Bankers’ top exam advice on the ALLL
Banks and credit unions spend months preparing for safety and soundness examinations, and one area that has received regulatory scrutiny in these regulatory reviews is the allowance for loan and lease losses. Even if the bank or credit union hasn’t recently made a significant change in the ALLL, this area is a common one for examiners to review closely.
So what have other banks and credit unions experienced when it comes to examiners’ reviews of the ALLL? What tips do they have for peers? Sageworks earlier this year surveyed banks and credit unions on their recent exam experiences, and financial institutions offered several pieces of advice on the ALLL:
1. Document everything
2. Justify qualitative factors
3. Methodology matters.
Documentation – Many of the FDIC- and OCC-examined institutions in the survey offered advice related to documentation – of a variety of factors related to the ALLL. These included documenting the overall methodology, the formulas, having loan reviewers document well any risk-rating change recommendations and ensuring there are appraisals that can support calculations.
“Can’t have enough documentation,” wrote one staffer at an FDIC-examined institution that has between $75 million and $200 million in assets. “Explaining all decisions will help with the process.”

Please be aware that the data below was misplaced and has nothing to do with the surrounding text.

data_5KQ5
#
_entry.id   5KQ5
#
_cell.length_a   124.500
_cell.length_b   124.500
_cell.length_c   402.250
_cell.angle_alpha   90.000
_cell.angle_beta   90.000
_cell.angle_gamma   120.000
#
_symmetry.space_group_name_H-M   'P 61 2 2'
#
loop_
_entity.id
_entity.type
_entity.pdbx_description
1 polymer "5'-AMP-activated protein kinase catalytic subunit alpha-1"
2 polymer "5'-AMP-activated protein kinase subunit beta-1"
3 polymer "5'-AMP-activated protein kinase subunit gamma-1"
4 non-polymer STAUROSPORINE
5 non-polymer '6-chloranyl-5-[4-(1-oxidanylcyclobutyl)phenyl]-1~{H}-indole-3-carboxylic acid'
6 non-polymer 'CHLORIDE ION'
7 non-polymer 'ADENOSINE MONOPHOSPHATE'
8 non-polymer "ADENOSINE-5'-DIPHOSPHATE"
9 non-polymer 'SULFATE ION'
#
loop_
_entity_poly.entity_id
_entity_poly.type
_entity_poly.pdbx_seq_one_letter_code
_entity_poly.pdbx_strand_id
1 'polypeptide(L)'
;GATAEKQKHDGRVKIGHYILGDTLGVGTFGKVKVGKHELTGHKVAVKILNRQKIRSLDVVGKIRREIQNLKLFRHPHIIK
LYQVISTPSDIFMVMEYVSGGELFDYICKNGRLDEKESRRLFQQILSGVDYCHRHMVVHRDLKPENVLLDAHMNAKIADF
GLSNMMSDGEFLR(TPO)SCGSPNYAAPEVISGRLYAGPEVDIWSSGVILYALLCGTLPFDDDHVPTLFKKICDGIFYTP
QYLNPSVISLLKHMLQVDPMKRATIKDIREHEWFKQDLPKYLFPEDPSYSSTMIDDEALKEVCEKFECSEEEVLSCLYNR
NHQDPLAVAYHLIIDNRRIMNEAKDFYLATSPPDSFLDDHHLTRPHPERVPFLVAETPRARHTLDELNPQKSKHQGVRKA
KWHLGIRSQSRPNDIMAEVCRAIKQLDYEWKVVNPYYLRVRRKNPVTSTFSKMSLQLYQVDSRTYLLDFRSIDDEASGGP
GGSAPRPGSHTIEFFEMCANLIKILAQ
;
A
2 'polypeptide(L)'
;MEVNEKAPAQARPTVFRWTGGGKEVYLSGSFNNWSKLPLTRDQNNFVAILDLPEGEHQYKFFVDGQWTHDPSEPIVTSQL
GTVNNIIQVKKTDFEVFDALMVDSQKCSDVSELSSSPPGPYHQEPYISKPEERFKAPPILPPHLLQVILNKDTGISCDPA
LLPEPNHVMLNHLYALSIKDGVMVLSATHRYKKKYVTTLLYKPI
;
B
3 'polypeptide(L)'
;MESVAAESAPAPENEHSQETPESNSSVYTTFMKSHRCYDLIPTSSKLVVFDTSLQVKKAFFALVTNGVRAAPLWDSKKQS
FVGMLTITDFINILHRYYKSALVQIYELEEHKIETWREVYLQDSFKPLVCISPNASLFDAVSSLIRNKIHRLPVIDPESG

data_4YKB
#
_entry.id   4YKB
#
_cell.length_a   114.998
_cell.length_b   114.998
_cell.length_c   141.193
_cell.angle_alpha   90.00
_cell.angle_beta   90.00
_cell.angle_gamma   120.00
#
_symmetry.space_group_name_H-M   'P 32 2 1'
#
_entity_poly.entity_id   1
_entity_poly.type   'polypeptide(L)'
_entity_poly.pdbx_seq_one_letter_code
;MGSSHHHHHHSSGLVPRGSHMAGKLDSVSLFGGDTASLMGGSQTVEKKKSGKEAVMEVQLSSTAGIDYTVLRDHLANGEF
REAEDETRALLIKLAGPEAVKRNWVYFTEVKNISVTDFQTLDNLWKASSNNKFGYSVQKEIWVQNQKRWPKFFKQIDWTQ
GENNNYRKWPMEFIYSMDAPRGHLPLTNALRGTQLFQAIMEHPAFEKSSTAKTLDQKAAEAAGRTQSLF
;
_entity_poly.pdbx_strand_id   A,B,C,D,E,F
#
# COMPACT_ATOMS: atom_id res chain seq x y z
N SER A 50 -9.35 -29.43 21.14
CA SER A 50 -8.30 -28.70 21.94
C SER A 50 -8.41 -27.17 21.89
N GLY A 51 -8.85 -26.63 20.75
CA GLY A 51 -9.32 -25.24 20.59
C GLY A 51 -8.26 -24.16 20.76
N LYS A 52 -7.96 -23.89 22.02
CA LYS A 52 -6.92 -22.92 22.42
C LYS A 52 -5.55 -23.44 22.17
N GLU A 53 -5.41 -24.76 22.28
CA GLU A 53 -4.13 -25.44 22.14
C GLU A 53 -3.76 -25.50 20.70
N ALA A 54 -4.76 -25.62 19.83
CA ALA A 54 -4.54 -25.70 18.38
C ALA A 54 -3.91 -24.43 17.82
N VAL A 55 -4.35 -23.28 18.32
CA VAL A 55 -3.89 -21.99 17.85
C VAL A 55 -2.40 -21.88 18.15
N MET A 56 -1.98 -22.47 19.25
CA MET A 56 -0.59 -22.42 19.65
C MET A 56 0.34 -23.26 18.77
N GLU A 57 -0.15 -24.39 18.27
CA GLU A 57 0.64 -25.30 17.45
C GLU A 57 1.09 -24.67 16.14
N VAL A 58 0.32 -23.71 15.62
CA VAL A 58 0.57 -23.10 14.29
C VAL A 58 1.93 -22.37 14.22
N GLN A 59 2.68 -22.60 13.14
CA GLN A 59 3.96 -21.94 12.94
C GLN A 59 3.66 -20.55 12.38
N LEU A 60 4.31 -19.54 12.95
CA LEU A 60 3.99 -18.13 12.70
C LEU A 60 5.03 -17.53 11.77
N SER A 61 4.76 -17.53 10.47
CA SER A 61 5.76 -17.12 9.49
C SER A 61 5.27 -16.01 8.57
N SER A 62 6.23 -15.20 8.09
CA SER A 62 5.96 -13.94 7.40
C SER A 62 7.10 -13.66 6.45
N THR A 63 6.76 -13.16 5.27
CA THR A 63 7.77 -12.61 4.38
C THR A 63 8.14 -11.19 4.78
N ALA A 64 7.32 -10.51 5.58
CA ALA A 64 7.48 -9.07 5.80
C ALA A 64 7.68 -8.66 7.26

A respondent with an OCC-examined institution that has between $2 billion and $10 billion in assets said, “Document everything! Every assumption you make, every calculation process, every reason for why you do it the way you do.”
Qualitative factors – Institutions also recommended making sure you can justify qualitative factors used to make adjustments to reserve amounts for FAS 5 loan pools. Several institutions reported that justification for the qualitative factor analysis has continued to be an area of examiners’ focus.
Methodology – Financial institutions’ actual methodology for the ALLL also apparently drew attention from examiners, because several banks and credit unions had advice on the processes that are established for calculating the ALLL.
“Create a methodology that makes sense and follow it,” said one respondent from a credit union that has between $75 million and $500 million in assets. Many respondents reiterated the importance of keeping up with and following regulatory guidance as closely as possible.